Surging WA power prices to feed PV demand


Attempts by the Western Australian state government to decrease its budget deficit is set to increase average residential electricity bills by $358 in three years. A report by the Australian Energy Market Commission (AMEC) released late last year indicate the state is set to overtake South Australia as having the highest household electricity prices by the financial year 2019/20.

Residential electricity prices in WA increased by 10.9% in 2016/17, with a 7% hike scheduled for next year, and a further 5.6% in 2019/20.

“What we are trying to do is to avoid what happened on the NEM which is erratic price changes in a short period of time,” said WA Treasurer and Energy Minister Ben Wyatt, when facing the media over the price hikes shortly before Christmas.

The state’s solar installers are reporting that the residential solar sector in WA is already “buoyant” and that the scheduled tariff increases will likely increase demand further.

“No doubt it will lead to increased electricity costs,” Aiden Jenkins, the Managing Director of Infinite Energy told pv magazine Australia. “The question is whether that cost will be passed through on the variable charge or in the fixed charge. Last year 100% of the increase came through on the fixed charges. While that didn’t diminish the business case for solar at all, it didn’t improve it either.”

Durmus Yildiz, the Managing Director of Perth-based BayWa r.e. Solar Systems welcomed the winding back of retail electricity subsidies.

“I can say that I think it is a good idea that the state reduces its subsidies for the supply of electricity,” Yildiz told pv magazine Australia. “The cost of electricity has never reflected its true cost making it more difficult for renewable energy to compete on a level playing field.”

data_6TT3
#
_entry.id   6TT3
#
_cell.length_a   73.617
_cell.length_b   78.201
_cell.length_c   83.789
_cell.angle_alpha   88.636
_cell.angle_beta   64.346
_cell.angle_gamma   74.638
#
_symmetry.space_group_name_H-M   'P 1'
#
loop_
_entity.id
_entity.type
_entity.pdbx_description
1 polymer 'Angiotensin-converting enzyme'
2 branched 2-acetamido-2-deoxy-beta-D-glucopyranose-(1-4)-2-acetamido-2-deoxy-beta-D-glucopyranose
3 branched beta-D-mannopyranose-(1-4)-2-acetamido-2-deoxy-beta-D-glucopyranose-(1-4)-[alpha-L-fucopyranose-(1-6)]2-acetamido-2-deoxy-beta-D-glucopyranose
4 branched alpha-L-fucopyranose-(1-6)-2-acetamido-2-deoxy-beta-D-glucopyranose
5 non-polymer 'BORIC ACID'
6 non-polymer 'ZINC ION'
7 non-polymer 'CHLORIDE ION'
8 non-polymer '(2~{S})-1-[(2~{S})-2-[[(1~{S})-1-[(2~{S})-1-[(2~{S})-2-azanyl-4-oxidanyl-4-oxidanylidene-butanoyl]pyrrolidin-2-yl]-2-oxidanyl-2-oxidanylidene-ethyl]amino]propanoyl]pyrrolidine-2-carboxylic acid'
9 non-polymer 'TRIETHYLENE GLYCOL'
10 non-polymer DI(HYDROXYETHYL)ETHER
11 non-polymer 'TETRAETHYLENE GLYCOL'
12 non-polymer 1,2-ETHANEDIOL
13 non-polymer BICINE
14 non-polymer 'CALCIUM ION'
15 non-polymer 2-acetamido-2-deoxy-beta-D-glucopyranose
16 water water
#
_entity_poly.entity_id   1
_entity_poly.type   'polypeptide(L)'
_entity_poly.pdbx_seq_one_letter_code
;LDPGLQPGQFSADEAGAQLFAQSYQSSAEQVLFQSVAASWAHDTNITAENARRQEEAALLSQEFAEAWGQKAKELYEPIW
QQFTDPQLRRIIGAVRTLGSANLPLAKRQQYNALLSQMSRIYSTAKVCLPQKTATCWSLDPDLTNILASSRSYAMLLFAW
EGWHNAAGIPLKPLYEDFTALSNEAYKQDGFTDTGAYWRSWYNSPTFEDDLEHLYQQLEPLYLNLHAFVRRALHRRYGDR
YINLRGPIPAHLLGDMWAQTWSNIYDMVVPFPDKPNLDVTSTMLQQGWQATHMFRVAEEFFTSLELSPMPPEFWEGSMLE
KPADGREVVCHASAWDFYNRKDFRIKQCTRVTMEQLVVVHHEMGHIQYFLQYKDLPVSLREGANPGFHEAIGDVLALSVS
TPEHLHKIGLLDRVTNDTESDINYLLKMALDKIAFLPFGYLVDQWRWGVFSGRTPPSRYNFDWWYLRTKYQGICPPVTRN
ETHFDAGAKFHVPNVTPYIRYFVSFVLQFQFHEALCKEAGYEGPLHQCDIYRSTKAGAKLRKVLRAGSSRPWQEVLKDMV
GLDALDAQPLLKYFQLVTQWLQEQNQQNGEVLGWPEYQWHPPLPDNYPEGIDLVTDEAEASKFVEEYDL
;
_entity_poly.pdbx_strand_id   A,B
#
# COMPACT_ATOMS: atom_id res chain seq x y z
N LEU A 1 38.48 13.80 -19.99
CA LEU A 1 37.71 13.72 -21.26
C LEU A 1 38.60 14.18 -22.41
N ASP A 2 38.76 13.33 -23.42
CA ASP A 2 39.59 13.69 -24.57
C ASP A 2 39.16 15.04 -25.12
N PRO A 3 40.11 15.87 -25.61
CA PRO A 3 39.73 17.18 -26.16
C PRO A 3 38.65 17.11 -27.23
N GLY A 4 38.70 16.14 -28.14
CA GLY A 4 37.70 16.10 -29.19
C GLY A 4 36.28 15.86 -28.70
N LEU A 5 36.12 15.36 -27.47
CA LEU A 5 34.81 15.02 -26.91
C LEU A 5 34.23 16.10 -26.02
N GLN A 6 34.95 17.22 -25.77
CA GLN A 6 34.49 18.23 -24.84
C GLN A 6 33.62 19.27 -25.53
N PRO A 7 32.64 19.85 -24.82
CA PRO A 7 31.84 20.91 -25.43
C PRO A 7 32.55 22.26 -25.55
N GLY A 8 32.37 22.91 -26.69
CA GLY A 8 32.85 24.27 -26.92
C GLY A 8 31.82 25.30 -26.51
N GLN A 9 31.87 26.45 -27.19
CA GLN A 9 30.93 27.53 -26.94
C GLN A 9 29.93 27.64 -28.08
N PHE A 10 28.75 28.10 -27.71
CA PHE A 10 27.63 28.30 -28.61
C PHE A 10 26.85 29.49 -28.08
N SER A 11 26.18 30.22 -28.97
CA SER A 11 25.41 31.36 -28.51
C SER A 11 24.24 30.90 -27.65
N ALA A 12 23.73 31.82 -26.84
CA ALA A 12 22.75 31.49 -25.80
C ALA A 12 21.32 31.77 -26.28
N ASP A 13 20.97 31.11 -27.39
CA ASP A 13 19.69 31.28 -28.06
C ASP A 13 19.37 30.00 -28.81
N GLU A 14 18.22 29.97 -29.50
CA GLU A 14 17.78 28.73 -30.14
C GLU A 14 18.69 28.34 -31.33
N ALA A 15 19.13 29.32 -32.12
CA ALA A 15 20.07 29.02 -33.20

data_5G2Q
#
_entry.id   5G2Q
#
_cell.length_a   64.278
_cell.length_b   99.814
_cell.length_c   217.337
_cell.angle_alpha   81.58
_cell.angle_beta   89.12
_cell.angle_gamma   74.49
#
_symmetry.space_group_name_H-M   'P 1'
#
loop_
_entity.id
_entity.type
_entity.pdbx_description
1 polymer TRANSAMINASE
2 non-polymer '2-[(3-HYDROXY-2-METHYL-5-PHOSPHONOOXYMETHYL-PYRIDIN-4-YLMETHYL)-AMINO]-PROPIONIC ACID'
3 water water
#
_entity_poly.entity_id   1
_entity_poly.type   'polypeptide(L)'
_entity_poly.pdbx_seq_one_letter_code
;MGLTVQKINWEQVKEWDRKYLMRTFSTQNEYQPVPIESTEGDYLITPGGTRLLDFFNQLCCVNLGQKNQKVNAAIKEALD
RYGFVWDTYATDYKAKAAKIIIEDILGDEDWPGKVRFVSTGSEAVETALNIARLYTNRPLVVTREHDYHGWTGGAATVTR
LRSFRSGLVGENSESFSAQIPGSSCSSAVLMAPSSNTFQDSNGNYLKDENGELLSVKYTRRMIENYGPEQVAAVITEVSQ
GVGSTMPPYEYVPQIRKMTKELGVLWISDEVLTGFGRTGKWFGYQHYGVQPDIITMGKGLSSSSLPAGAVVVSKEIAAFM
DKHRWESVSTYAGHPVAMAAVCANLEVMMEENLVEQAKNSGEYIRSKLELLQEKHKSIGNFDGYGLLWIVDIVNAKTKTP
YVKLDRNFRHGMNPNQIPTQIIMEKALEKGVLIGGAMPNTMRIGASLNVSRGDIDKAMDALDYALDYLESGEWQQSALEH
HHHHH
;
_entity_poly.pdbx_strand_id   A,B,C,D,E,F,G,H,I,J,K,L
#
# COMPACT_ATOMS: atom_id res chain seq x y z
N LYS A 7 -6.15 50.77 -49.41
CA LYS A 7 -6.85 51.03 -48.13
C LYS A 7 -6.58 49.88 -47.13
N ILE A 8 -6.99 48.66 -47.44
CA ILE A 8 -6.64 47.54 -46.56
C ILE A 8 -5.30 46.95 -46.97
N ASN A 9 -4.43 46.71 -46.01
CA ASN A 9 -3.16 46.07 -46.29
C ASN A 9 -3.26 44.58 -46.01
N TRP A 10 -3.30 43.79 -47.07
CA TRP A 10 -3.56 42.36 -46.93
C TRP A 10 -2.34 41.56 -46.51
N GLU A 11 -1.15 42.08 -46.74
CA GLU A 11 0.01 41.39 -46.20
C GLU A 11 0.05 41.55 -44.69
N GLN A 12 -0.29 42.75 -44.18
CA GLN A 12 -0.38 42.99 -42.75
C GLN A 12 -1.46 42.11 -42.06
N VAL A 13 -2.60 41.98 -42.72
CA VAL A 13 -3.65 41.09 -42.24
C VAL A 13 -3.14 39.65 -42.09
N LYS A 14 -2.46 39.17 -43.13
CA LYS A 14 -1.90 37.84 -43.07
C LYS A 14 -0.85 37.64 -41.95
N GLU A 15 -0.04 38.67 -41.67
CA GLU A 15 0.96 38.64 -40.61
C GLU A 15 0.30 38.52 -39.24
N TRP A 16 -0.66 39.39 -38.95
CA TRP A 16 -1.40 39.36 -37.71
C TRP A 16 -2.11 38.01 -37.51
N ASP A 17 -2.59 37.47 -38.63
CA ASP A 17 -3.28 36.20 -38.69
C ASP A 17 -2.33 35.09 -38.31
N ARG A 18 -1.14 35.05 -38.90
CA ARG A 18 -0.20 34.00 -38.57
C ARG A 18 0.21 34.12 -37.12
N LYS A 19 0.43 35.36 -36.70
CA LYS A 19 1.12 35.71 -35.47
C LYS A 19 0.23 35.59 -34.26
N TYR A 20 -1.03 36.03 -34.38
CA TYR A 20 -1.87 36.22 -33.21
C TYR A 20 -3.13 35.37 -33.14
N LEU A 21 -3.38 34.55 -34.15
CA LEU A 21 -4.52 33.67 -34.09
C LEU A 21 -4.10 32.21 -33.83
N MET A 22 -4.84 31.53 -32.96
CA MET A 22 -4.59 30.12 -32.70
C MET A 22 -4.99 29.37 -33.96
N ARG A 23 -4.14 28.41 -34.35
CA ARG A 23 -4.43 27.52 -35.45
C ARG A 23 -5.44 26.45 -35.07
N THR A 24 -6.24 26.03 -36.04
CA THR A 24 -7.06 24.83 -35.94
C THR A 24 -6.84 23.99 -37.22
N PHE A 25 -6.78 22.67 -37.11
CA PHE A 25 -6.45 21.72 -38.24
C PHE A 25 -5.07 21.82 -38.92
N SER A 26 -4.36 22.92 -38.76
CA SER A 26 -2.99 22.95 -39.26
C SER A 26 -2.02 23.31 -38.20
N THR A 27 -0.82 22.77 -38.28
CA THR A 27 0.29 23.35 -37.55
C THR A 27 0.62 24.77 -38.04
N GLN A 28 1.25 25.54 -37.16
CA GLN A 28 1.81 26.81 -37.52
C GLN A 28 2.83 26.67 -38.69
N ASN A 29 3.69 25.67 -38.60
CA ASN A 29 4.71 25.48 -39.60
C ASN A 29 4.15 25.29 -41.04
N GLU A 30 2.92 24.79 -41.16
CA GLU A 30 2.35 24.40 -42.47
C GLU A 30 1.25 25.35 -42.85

BayWa’s Yildiz added that reforms to WA’s “antiquated” grid connection requirements for commercial and industrial (C&I) rooftop systems are also long overdue.

“WA has very stringent connection requirements which can cost a company who wants to install a 100 kW system almost $20,000 in additional engineering fees as well as products to be implemented before you can connect,” said Yildiz. “The application fee is another $5000 for Western Power. I would say that these fees are probably the highest in the country.”

Infinite Energy’s Jenkins concurs: “It is still the most difficult state to install commercial solar. We operate in four states now and we can say that with authority. It is very difficult and time consuming to get [C&I] systems connected.”

Jenkins adds in the residential market segment system sizes continue to increase. “Most people are filling a roof,” said Jenkins. “The average system size residentially is about 5 kW, but most people are getting the biggest system they can because systems today are now that cheap.”

For low-income households, the WA state government is also tightening the conditions under which people can apply to its Hardship Utility Grants Scheme (HUGS). It has been reported that 30,000 households applied for HUGS assistance in the second half of 2017 alone.

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